In America, those of us who are of Italian heritage celebrate the Easter season with many different customs and traditions. Even with all of the current tension and anxiety caused by the coronavirus, we will still celebrate the Resurrection of Jesus Christ. This spring season will be different from others and there may be many changes that occur in our beloved religious and symbolic ceremonies. In Italy, the traditions vary greatly because, as with cuisine and dialects, customs vary from region to region. These wonderful and unique traditions were brought to the United States through our Italian ancestors who made sure to preserve our culture.
Pasqua (Easter) is the most celebrated holiday in Italy after Christmas, with La Settimana Santa (Holy Week) rites beginning on Palm Sunday and ending on Easter Sunday. Sicily and Sardinia are particularly well-known for solemn displays of religious devotion which often include processions on Good Friday (Venerdì Santo), Holy Saturday (Sabato Santo) and Easter (Pasqua), when festivities turn joyous in nature. Local customs are blended with traditional Catholic rites to create unique celebrations that are faithfully recreated each year. In Tuscany, Florence performs an ancient rite that has its origins in the 12th century.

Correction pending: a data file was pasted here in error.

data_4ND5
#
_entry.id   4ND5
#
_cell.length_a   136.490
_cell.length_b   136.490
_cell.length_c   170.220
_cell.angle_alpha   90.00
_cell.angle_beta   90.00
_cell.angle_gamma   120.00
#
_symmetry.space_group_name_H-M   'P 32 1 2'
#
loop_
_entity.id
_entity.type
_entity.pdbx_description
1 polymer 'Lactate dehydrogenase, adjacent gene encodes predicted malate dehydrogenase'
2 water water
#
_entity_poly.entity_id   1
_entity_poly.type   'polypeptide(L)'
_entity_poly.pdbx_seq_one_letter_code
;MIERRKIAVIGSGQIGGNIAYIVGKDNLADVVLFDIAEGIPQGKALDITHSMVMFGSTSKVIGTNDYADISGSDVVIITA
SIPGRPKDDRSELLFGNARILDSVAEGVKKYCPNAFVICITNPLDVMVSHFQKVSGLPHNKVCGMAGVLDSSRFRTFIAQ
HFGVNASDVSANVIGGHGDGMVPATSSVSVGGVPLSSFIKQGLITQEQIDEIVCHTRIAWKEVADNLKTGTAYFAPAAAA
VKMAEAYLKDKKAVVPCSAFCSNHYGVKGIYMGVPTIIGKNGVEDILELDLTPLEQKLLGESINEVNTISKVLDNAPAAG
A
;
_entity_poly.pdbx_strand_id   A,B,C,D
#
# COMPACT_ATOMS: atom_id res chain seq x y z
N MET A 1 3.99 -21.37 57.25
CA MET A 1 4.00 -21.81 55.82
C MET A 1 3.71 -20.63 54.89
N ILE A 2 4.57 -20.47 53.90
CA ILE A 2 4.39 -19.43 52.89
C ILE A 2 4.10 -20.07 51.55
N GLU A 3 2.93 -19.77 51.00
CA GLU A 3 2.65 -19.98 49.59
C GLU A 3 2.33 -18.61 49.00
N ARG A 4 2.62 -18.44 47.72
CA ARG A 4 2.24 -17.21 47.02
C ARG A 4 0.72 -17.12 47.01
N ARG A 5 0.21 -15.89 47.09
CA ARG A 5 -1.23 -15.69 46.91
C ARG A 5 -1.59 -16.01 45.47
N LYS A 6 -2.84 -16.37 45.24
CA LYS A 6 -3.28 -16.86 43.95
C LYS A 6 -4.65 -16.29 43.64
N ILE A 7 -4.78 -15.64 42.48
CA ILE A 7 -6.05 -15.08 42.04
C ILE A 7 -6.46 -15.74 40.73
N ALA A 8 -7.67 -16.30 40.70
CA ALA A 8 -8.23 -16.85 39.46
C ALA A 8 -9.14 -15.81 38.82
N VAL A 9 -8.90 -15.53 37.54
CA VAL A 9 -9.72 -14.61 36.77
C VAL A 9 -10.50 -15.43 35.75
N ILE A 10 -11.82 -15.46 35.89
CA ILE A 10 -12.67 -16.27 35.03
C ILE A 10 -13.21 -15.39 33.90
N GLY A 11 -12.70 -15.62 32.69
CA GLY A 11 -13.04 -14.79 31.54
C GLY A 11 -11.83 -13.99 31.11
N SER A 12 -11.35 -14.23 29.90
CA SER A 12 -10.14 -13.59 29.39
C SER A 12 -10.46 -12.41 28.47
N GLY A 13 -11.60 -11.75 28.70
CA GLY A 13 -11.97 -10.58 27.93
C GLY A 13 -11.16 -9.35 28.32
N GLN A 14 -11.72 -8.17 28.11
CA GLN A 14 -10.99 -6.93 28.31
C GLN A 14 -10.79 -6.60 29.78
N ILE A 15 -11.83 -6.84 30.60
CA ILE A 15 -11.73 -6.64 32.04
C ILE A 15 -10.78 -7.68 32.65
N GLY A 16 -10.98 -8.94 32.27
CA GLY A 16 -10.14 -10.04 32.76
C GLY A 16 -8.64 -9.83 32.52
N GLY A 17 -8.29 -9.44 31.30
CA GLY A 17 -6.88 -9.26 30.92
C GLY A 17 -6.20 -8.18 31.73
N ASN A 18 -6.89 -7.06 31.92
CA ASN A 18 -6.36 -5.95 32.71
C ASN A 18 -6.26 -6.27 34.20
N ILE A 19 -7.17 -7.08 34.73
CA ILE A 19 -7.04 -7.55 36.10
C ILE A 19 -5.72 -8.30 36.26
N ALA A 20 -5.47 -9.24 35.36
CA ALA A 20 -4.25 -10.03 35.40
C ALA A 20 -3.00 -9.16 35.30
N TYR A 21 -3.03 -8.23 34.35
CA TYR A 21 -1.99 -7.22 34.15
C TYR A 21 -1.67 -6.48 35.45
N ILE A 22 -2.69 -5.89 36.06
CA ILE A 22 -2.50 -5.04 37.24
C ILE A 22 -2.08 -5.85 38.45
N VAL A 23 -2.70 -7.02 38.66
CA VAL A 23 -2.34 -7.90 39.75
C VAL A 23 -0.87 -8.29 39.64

In Florence, an ancient event takes place on Easter morning – Scoppio del Carro, the Explosion of the Cart. Its origins go back to the 12th century when the event was named Pazzino dei Pazzi. According to a tradition mentioned by the medieval Florentine chronicler Giovanni Villani, the venerable ceremony is related to the First Crusade, preached in Florence by the then Bishop Ranieri.
On July 15, 1099, the Crusade army took Jerusalem after a lengthy siege. Pazzino is said to have been the first to hoist the Christian banner on the walls of the holy city. The ‘commander in chief,’ Godfrey IV de Buillon (whom the Italians called Buglione), received a reward in the form of three chips of stone from the Holy Sepulcher of Christ. These were carefully set aside and brought to Florence in 1101. Originally kept by the Pazzi family, these stones were used to kindle the first spark of the ‘new fire,’ a symbol of the life that began with Easter.